By Christopher Hitchens | Updated Monday, Sept. 22, 2008, at 12:17 PM | Slate
Last week really ought to have been the end of the McCain campaign. With the whole country feeling (and its financial class acting) as if we lived in a sweltering, bankrupt banana republic, and with this misery added to the generally Belarusian atmosphere that surrounds any American trying to board a train, catch a plane, fill a prescription, or get a public servant or private practitioner on the phone, it was surely the moment for the supposedly reform candidate to assume a commanding position. And the Republican nominee virtually volunteered to assist that outcome by making an idiot of himself several times over, moving from bovine and Panglossian serenity about the state of the many, many crippled markets to sudden bursts of pointless hyperactivity such as the irrelevant demand to sack the chairman of the Securities and Exchange Commission.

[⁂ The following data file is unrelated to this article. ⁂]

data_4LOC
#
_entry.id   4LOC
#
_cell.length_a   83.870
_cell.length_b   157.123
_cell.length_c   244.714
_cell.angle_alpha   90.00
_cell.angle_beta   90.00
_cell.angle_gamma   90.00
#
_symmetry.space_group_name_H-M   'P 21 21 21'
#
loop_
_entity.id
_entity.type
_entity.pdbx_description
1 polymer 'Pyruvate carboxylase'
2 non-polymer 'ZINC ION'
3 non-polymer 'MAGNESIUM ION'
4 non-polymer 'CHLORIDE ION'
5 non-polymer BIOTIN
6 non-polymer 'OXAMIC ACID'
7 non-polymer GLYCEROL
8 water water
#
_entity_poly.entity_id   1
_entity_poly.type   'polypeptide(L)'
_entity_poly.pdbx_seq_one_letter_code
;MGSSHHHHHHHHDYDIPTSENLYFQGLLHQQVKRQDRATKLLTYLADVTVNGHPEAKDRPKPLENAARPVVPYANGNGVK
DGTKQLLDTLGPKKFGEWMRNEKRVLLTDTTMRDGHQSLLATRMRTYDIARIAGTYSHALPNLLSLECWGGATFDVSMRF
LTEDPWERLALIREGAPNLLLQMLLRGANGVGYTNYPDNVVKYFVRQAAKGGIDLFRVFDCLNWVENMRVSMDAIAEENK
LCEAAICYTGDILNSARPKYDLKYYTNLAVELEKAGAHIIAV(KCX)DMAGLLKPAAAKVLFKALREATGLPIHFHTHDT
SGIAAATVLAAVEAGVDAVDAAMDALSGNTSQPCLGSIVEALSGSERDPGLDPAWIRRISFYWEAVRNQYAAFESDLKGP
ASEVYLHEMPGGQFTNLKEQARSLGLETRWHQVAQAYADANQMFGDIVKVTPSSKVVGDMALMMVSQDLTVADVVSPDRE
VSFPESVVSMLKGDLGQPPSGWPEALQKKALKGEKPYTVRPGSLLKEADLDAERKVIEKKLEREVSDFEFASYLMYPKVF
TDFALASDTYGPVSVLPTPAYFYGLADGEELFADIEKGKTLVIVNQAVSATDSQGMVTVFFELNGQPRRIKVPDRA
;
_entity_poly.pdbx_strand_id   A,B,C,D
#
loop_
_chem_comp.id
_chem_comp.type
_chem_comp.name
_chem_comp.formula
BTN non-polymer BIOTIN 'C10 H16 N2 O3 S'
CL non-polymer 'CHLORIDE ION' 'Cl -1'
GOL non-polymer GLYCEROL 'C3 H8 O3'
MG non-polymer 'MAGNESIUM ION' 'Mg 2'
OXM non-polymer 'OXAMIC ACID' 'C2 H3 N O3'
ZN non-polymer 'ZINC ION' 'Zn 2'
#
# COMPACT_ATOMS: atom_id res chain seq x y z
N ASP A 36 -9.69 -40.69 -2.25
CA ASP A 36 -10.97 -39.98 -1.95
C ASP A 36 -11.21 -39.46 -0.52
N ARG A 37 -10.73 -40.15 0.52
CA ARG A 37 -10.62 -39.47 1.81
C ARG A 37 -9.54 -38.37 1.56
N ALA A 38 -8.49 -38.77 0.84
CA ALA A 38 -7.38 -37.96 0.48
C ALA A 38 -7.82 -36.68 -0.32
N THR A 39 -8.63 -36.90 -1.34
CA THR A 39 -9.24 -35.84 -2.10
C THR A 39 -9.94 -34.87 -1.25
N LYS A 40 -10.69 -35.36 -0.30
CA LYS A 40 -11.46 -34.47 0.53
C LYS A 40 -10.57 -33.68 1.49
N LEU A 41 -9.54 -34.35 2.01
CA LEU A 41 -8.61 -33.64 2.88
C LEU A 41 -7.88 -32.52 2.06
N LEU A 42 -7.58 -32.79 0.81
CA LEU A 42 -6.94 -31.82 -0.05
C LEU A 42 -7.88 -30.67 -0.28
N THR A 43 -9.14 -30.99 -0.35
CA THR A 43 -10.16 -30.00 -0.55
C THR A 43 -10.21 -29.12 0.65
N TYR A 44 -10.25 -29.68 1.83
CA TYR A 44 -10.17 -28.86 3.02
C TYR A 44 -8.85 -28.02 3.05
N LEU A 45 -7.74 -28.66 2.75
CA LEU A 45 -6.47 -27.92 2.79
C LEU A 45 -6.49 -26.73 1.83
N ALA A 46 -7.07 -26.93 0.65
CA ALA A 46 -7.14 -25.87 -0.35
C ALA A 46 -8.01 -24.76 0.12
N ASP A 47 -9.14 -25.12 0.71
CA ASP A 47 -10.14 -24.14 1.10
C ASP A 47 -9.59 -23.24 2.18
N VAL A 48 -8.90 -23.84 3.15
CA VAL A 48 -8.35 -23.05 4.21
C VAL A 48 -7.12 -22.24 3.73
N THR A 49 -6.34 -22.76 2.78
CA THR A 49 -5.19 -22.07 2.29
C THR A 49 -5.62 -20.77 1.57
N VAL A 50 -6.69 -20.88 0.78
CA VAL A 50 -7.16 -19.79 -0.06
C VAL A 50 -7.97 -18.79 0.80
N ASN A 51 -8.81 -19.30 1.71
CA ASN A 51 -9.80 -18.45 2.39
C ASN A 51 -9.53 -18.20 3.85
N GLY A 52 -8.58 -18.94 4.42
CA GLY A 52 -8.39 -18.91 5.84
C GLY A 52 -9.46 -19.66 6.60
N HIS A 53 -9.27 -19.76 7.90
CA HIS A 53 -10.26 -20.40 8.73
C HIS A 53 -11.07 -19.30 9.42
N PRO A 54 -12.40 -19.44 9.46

And yet, and unless I am about to miss some delayed "groundswell" or mood shift, none of this has translated into any measurable advantage for the Democrat.
Click for Hitchens' "three possible reasons for such a huge failure on Barack Obama's part."